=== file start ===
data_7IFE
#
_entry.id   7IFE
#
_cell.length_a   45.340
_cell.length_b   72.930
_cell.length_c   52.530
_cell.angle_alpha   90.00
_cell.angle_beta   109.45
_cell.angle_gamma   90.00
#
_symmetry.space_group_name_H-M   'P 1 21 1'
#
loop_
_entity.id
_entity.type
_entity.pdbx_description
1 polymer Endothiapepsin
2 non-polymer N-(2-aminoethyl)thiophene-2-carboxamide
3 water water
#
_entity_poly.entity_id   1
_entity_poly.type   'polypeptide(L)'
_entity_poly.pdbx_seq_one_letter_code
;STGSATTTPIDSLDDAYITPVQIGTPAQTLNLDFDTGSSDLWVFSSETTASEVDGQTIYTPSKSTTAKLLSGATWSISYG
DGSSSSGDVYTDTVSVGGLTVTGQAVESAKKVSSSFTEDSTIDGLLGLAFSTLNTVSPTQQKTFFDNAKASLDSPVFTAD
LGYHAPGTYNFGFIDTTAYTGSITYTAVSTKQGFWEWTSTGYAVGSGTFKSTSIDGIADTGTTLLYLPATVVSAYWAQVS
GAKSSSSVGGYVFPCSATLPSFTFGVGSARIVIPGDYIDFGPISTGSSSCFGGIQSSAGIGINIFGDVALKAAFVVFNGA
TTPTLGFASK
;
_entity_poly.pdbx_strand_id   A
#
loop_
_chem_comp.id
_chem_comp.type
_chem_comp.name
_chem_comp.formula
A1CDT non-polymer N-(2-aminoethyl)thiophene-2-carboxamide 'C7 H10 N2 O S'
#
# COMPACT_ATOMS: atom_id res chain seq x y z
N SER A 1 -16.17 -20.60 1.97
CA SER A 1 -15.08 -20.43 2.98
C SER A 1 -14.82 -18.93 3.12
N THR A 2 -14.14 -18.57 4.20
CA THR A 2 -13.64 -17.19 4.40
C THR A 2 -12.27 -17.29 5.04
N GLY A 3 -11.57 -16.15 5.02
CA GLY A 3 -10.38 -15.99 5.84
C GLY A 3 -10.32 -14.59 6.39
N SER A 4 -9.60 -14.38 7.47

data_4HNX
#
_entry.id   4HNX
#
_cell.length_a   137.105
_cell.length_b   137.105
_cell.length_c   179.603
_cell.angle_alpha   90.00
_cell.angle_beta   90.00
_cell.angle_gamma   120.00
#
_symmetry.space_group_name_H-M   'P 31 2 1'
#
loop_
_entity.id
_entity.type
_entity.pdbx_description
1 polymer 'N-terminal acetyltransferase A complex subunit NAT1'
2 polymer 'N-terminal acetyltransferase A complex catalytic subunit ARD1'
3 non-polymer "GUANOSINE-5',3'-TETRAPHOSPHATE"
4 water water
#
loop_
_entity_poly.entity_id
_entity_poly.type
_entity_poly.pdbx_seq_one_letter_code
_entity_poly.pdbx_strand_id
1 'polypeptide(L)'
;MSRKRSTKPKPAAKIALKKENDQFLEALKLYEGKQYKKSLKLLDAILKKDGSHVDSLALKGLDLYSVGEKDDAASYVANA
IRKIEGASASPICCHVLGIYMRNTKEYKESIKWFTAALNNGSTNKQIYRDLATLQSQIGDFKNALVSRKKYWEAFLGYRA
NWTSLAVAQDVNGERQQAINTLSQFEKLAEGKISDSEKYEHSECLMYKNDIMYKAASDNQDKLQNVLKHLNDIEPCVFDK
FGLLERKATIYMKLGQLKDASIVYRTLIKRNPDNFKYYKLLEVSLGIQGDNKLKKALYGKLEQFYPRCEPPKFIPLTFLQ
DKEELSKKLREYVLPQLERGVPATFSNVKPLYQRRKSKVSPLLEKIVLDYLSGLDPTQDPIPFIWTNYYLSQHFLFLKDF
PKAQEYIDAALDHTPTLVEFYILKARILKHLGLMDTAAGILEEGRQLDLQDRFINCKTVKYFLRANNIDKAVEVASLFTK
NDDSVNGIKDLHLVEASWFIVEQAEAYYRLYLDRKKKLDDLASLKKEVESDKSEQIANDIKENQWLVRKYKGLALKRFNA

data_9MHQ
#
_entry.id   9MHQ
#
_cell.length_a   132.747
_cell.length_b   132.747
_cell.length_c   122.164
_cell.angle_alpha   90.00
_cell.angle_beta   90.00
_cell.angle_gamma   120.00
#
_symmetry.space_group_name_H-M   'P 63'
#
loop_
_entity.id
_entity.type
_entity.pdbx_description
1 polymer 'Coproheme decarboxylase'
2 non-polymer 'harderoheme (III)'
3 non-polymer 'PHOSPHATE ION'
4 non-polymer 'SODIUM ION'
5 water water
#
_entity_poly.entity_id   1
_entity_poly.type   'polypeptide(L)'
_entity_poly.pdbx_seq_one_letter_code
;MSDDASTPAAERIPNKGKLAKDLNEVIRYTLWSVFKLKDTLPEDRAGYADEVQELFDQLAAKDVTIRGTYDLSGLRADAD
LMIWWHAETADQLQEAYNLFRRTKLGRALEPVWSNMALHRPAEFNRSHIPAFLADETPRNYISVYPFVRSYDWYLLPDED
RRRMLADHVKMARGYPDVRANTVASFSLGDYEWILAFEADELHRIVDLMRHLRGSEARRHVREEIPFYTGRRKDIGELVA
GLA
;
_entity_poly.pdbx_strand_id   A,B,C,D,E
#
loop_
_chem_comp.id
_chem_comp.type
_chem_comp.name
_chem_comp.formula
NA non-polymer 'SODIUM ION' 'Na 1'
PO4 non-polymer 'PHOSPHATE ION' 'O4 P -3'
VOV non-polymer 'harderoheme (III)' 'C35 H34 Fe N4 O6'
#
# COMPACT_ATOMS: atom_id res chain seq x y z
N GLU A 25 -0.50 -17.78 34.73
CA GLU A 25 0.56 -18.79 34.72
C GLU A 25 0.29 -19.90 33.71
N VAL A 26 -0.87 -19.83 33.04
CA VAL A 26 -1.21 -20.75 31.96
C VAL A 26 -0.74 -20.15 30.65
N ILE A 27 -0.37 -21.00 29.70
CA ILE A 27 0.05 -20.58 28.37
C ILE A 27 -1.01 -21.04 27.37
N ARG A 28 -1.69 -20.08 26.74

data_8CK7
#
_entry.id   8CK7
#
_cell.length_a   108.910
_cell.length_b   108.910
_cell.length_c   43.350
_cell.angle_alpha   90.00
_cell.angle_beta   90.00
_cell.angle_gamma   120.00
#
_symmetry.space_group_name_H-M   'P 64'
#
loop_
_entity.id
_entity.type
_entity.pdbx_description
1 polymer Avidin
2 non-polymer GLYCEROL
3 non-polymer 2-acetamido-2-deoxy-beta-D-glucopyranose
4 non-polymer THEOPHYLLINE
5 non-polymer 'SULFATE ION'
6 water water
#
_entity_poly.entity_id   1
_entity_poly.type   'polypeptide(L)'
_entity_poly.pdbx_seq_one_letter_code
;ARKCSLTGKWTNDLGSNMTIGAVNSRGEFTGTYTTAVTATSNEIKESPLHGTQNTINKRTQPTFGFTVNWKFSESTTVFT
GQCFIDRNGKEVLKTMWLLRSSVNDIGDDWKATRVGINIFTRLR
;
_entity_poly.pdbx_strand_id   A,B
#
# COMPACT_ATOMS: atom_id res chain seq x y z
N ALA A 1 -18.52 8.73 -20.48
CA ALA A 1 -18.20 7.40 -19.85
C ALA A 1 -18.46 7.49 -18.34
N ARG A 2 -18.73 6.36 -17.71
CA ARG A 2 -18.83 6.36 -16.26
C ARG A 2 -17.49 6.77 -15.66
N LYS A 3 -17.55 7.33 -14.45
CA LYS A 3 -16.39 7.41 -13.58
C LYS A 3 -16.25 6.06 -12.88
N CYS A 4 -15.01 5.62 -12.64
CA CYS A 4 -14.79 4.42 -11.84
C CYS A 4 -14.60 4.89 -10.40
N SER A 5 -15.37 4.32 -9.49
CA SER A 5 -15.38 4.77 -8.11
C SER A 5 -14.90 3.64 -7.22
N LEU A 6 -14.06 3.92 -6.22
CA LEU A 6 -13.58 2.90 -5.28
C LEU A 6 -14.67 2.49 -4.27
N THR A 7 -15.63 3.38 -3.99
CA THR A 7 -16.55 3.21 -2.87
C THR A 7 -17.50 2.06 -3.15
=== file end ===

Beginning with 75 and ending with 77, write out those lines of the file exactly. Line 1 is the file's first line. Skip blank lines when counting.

_entity_poly.type
_entity_poly.pdbx_seq_one_letter_code
_entity_poly.pdbx_strand_id